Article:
When you thought I wasn't looking, I heard you say a prayer, and I knew that there is a God I could always talk to, and I learned to trust in Him.
When you thought I wasn't looking, I saw you make a meal and take it to a friend who was sick, and I learned that we all have to help take care of each other.
When you thought I wasn't looking, I saw you give of your time and money to help people who had nothing, and I learned that those who have something should give to those who don't.
When you thought I wasn't looking, I saw you take care of our house and everyone in it, and I learned we have to take care of what we are given.
When you thought I wasn't looking, I saw how you handled your responsibilities, even when you didn't feel good, and I learned that I would have to be responsible when I grow up.
When you thought I wasn't looking I saw tears come from your eyes, and I learned that sometimes things hurt, but it's all right to cry.
When you thought I wasn't looking, I saw that you cared, and I wanted to be everything that I could be.
When you thought I wasn't looking I learned most of life's lessons that I need to know to be a good and productive person when I grow up.
When you thought I wasn't looking, I looked at you and wanted to say, "Thanks for all the things I saw when you thought I wasn't looking."
(Special Thanks to Lavonne, who sent this to me, so I could share it on Mother's Day!)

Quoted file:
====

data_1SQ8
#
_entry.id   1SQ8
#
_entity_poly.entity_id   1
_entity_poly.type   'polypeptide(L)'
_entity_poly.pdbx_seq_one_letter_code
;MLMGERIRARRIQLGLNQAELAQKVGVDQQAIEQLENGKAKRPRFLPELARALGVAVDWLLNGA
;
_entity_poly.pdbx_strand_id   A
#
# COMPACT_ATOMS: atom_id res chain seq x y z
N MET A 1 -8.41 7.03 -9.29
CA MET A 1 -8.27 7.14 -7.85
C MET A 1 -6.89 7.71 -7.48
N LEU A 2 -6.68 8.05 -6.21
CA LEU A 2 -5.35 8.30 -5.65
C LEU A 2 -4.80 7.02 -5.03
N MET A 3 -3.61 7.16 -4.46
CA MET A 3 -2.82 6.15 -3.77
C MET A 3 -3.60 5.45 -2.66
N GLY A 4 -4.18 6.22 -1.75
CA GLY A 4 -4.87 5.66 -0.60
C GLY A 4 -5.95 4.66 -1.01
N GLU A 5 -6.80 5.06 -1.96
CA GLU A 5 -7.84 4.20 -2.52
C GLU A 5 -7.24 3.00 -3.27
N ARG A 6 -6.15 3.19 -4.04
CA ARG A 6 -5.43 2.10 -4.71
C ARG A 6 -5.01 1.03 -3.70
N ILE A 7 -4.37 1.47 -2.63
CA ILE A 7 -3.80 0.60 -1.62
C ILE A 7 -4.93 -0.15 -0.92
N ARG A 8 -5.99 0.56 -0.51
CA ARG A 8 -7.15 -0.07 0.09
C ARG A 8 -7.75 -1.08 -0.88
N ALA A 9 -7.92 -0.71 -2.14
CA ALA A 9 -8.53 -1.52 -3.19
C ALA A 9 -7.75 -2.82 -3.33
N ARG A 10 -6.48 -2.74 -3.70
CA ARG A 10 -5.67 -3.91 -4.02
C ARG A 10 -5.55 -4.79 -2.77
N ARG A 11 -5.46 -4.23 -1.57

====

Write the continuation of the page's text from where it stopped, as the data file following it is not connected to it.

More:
Saturday, May 09, 2009
Friday, May 08, 2009
Here's an interesting article about Mother's Day from my friend, Ron McClung, Assistant General Secretary for the Wesleyan Church:
Anna disliked Mother's Day. Can you imagine anyone feeling negative toward that special day?
Actually, I have known people who were uncomfortable with Mother’s Day. Some have had mothers who mistreated, abused, or neglected them. Others are uncomfortable because they have been unable to have children themselves and Mother's Day reminds them of this disappointment.
Still others have lost children, either through miscarriage or other untimely deaths, and Mother's Day opens a fresh wound, stimulating the pain all over again. Some have borne children, but gave them up for adoption or lost their children through some other means. Mother's Day becomes a negative reminder for such people.
But none of these were reasons why Anna disliked Mother's Day. She didn't like it because it was so commercialized. She watched people sending greeting cards to their mothers and said, "A printed card means nothing except that you are too lazy to write to the woman who has done more for you than anyone in the world."